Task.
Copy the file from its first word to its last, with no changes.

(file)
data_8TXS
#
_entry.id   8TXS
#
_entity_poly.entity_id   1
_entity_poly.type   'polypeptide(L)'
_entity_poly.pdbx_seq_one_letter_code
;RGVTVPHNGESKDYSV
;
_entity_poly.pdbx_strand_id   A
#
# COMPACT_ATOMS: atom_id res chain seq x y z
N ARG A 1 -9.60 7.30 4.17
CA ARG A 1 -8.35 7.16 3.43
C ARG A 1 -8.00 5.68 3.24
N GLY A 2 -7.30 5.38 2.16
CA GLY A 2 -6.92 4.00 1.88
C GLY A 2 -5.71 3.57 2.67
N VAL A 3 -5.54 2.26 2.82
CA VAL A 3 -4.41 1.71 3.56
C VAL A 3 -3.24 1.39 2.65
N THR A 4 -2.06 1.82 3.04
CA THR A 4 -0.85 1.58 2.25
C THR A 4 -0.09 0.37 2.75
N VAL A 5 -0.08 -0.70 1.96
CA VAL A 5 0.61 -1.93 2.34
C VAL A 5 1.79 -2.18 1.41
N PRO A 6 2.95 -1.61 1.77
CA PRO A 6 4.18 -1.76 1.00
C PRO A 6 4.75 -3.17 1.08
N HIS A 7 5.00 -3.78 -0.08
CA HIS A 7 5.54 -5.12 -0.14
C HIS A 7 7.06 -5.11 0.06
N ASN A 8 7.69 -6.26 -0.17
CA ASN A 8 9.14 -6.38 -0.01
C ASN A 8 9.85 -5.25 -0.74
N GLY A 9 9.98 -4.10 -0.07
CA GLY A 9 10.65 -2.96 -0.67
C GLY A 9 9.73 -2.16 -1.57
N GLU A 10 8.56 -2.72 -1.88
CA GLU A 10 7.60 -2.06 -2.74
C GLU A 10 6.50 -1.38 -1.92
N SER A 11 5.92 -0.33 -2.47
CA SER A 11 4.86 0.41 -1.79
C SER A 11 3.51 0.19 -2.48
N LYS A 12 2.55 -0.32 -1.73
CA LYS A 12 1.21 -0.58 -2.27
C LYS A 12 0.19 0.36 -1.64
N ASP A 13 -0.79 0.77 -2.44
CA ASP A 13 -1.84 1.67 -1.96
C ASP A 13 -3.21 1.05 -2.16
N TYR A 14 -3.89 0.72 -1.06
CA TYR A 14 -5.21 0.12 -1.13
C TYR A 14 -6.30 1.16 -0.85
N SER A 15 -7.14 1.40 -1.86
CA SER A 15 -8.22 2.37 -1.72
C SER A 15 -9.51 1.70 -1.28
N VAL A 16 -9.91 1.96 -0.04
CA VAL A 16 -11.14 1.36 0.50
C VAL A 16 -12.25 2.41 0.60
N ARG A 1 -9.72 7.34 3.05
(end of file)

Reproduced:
data_8TXS
#
_entry.id   8TXS
#
_entity_poly.entity_id   1
_entity_poly.type   'polypeptide(L)'
_entity_poly.pdbx_seq_one_letter_code
;RGVTVPHNGESKDYSV
;
_entity_poly.pdbx_strand_id   A
#
# COMPACT_ATOMS: atom_id res chain seq x y z
N ARG A 1 -9.60 7.30 4.17
CA ARG A 1 -8.35 7.16 3.43
C ARG A 1 -8.00 5.68 3.24
N GLY A 2 -7.30 5.38 2.16
CA GLY A 2 -6.92 4.00 1.88
C GLY A 2 -5.71 3.57 2.67
N VAL A 3 -5.54 2.26 2.82
CA VAL A 3 -4.41 1.71 3.56
C VAL A 3 -3.24 1.39 2.65
N THR A 4 -2.06 1.82 3.04
CA THR A 4 -0.85 1.58 2.25
C THR A 4 -0.09 0.37 2.75
N VAL A 5 -0.08 -0.70 1.96
CA VAL A 5 0.61 -1.93 2.34
C VAL A 5 1.79 -2.18 1.41
N PRO A 6 2.95 -1.61 1.77
CA PRO A 6 4.18 -1.76 1.00
C PRO A 6 4.75 -3.17 1.08
N HIS A 7 5.00 -3.78 -0.08
CA HIS A 7 5.54 -5.12 -0.14
C HIS A 7 7.06 -5.11 0.06
N ASN A 8 7.69 -6.26 -0.17
CA ASN A 8 9.14 -6.38 -0.01
C ASN A 8 9.85 -5.25 -0.74
N GLY A 9 9.98 -4.10 -0.07
CA GLY A 9 10.65 -2.96 -0.67
C GLY A 9 9.73 -2.16 -1.57
N GLU A 10 8.56 -2.72 -1.88
CA GLU A 10 7.60 -2.06 -2.74
C GLU A 10 6.50 -1.38 -1.92
N SER A 11 5.92 -0.33 -2.47
CA SER A 11 4.86 0.41 -1.79
C SER A 11 3.51 0.19 -2.48
N LYS A 12 2.55 -0.32 -1.73
CA LYS A 12 1.21 -0.58 -2.27
C LYS A 12 0.19 0.36 -1.64
N ASP A 13 -0.79 0.77 -2.44
CA ASP A 13 -1.84 1.67 -1.96
C ASP A 13 -3.21 1.05 -2.16
N TYR A 14 -3.89 0.72 -1.06
CA TYR A 14 -5.21 0.12 -1.13
C TYR A 14 -6.30 1.16 -0.85
N SER A 15 -7.14 1.40 -1.86
CA SER A 15 -8.22 2.37 -1.72
C SER A 15 -9.51 1.70 -1.28
N VAL A 16 -9.91 1.96 -0.04
CA VAL A 16 -11.14 1.36 0.50
C VAL A 16 -12.25 2.41 0.60
N ARG A 1 -9.72 7.34 3.05